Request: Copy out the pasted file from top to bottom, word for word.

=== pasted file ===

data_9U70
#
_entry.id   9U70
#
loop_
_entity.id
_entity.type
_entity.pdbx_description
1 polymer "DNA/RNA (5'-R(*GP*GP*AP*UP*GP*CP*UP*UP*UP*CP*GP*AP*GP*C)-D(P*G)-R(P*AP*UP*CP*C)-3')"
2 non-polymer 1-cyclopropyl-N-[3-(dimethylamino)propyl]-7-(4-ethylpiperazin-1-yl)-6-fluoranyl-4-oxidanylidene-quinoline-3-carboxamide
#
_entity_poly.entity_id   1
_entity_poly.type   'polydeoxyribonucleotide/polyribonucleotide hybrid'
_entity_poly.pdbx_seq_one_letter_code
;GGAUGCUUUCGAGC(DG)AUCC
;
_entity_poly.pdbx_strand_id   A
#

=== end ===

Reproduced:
data_9U70
#
_entry.id   9U70
#
loop_
_entity.id
_entity.type
_entity.pdbx_description
1 polymer "DNA/RNA (5'-R(*GP*GP*AP*UP*GP*CP*UP*UP*UP*CP*GP*AP*GP*C)-D(P*G)-R(P*AP*UP*CP*C)-3')"
2 non-polymer 1-cyclopropyl-N-[3-(dimethylamino)propyl]-7-(4-ethylpiperazin-1-yl)-6-fluoranyl-4-oxidanylidene-quinoline-3-carboxamide
#
_entity_poly.entity_id   1
_entity_poly.type   'polydeoxyribonucleotide/polyribonucleotide hybrid'
_entity_poly.pdbx_seq_one_letter_code
;GGAUGCUUUCGAGC(DG)AUCC
;
_entity_poly.pdbx_strand_id   A
#